Discover more from Noah’s Newsletter
Excess deaths and confirmed COVID-19 deaths in Europe
The most widely cited measure of COVID-19’s lethality is confirmed deaths per million people, as reported on sites like Our World in Data. In a previous newsletter, I noted that this measure has reasonably good validity in Europe insofar as it strongly correlates with two measures of excess mortality. However, in that analysis I merely looked at the association between excess mortality and confirmed COVID-19 deaths per million people. I did not look to see whether either measure gave systematically larger or smaller values.
In order to examine this possibility, I obtained data weekly data on the number of deaths in each European country from Eurostat. I then computed excess deaths from week 10 to week 52 of 2020 in the normal way, i.e., by taking the total for 2020 and subtracting the average over the last five years. I began in week 10 (rather than at the start of the year) since that was approximately when the pandemic in Europe began.
Note that using a five-year average for expected deaths may overestimate excess deaths since it does not take account of population ageing. In my last newsletter, I estimated that the true number of excess deaths in the UK may be 10–20% lower than the official figure (i.e., still very large).
I also obtained data on the number of confirmed COVID-19 deaths up to 31 December from Our World in Data. Due to reporting delays, data on excess deaths were only available for 20 countries. I then computed excess deaths from week 10 to week 52 as a percentage of confirmed COVID-19 deaths up to 31 December. The chart below plots this metric against confirmed COVID-19 deaths per million people over the same time period.
The y-axis can be seen as a rough measure of underreporting, i.e., of the extent to which confirmed deaths underestimates the true number of deaths attributable to COVID-19. (Given that excess deaths was not adjusted for changes in the population age-structure, it is probably a slight overestimate of underreporting.) Of course, part of the disparity between excess deaths and confirmed deaths in any given country could be due to additional mortality from other causes.
Overall, the extent to which excess deaths exceeds confirmed deaths is greater for countries that have reported fewer confirmed deaths per million people. In Finland, excess deaths is more than three times higher than confirmed deaths, whereas in Belgium, the two values are almost identical. Interestingly in Sweden, excess deaths is 26% less than confirmed deaths. The chart below plots excess deaths per million people against confirmed deaths per million people.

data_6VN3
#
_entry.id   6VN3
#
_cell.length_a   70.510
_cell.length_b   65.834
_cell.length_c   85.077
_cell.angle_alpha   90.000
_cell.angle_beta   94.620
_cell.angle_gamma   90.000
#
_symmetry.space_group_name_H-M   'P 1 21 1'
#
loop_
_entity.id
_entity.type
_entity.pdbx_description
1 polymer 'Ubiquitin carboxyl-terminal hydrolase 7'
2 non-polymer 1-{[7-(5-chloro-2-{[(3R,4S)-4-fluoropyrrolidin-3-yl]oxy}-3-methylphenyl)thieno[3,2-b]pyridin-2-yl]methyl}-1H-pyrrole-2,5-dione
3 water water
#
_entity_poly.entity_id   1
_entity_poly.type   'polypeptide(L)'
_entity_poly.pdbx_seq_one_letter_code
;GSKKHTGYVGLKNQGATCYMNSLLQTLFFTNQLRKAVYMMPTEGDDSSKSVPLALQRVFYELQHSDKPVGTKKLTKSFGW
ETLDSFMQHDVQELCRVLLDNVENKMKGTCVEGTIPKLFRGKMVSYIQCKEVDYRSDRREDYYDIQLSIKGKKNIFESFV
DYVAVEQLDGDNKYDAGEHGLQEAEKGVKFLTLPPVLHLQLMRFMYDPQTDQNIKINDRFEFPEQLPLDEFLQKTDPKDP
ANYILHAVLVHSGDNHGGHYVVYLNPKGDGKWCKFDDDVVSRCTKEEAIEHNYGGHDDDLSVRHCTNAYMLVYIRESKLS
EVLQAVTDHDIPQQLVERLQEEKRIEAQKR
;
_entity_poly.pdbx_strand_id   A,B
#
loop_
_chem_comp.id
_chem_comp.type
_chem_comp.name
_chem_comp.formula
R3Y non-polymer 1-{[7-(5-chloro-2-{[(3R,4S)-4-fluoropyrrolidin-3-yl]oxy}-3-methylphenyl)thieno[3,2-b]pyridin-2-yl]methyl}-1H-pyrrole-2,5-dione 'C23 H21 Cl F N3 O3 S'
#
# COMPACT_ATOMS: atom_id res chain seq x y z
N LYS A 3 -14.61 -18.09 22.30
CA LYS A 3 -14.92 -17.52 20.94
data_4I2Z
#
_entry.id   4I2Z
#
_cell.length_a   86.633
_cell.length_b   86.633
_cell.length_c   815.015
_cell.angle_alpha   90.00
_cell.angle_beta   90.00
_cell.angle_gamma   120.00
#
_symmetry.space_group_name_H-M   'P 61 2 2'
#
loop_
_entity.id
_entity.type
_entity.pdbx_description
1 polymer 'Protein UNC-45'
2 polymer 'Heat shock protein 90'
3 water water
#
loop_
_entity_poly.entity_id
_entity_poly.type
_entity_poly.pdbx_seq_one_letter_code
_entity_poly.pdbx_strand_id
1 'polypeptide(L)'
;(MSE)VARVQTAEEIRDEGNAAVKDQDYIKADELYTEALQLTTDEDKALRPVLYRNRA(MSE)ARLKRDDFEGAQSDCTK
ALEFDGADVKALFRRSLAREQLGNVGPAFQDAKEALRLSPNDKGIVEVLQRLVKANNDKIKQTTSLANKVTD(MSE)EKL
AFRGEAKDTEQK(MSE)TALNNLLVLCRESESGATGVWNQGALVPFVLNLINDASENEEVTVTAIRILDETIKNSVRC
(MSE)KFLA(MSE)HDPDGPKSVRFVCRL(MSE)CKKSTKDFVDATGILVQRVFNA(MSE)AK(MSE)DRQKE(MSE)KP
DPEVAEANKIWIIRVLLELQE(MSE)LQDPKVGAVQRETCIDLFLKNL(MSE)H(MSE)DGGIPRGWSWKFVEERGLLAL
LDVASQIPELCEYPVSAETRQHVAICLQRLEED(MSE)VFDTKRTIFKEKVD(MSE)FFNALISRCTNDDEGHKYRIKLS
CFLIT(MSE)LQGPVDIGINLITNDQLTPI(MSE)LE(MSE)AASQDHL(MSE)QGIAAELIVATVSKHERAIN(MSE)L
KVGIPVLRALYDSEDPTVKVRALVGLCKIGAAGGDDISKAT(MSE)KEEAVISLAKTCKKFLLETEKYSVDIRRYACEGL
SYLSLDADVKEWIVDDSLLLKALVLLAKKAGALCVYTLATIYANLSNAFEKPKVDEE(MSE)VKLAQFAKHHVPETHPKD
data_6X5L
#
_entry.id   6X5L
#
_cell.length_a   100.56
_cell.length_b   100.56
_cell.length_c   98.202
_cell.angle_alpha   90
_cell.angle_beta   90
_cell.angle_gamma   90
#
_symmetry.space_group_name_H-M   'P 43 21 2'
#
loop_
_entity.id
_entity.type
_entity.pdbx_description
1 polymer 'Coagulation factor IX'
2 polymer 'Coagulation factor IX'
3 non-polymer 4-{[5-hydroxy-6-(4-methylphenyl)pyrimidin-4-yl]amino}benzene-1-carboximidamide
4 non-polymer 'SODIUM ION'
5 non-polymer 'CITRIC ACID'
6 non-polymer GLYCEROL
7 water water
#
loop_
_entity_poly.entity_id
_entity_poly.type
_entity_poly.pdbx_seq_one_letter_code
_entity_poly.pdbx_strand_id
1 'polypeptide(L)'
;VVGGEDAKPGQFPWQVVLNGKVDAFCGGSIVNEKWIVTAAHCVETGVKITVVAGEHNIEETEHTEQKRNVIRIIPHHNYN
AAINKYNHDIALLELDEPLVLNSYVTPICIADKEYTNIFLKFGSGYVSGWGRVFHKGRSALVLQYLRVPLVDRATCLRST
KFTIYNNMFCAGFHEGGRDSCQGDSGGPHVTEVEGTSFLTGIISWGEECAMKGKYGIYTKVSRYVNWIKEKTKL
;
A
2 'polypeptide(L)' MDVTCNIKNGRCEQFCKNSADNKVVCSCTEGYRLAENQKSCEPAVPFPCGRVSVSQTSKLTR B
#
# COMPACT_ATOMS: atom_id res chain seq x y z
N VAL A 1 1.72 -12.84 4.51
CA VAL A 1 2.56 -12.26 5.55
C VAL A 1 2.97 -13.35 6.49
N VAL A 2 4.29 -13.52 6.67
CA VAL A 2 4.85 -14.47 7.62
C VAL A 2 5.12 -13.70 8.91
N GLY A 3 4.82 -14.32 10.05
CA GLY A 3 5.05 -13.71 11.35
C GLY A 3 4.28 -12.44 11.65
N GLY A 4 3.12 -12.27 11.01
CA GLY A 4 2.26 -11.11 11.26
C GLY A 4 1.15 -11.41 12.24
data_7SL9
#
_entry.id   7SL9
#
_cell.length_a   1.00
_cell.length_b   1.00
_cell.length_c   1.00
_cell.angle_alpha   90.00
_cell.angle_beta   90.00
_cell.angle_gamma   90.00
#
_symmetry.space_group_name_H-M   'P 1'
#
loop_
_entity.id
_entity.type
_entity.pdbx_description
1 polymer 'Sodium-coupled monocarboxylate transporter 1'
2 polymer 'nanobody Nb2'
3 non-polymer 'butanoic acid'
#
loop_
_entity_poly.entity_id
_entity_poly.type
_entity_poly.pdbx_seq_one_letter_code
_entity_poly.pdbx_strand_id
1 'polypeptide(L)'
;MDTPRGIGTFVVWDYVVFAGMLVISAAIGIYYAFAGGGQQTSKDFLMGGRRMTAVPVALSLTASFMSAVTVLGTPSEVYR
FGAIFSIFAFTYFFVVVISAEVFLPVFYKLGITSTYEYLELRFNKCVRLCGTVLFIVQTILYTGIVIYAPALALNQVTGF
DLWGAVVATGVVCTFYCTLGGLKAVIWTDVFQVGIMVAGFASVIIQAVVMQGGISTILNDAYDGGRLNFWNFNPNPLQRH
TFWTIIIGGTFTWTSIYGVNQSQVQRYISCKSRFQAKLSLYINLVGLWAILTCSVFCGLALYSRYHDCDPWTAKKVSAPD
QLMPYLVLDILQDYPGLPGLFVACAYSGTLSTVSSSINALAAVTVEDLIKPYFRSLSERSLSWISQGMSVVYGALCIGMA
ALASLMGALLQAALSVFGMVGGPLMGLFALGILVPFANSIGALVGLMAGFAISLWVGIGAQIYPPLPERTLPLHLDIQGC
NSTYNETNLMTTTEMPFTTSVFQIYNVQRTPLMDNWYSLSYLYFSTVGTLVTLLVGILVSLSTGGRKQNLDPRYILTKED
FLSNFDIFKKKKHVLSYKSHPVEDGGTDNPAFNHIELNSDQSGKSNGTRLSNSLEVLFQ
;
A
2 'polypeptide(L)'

The relationship is strong and positive (r = .77, p < 0.001), showing once again that confirmed COVID-19 deaths per capita has reasonably good validity in Europe. However, certain countries go up in the rankings, while others come down. For example, Poland is ranked 9 out of 20 on confirmed deaths per million, but is ranked 2 out of 20 on excess deaths per million. By contrast, Sweden is ranked 8 out of 20 on confirmed deaths per million, but is ranked 14 out of 20 on excess deaths per million.
I should end by noting that neither of these two measures is ideal. A better metric for comparing the impact of the pandemic in different countries would be the change in life expectancy. Once data on this metric become available, it will be interesting to see where the various countries end up.
Image: Leopold Munsch, Group of Mountain Climbers Beside the Pasterze Glacier
The second wave in England and Wales
I previously noted that – since the beginning of the second wave in England and Wales – excess deaths has been running lower than two other metrics for the number of deaths attributable to COVID-19. I also noted that there was a sharp uptick in excess deaths in the first week of 2021. Where do things currently stand? The chart below plots all three metrics up to the third week of 2021 (which I have called “week 56”).
While excess deaths has remained high during “week 55” and “week 56” (the second and third weeks of 2021), it has not accelerated upward like it did in the first wave. This is in contrast to the other two metrics, which have continued to rise. Since week 40, cumulative excess deaths is 36,367. By contrast, cumulative deaths with COVID-19 on the death certificate is 50,283 (38% higher), while cumulative deaths within 28 days of a positive test is 53,140 (46% higher).
Thanks for reading. If you found this newsletter useful, please share it with your friends. And please consider subscribing if you haven’t done so already.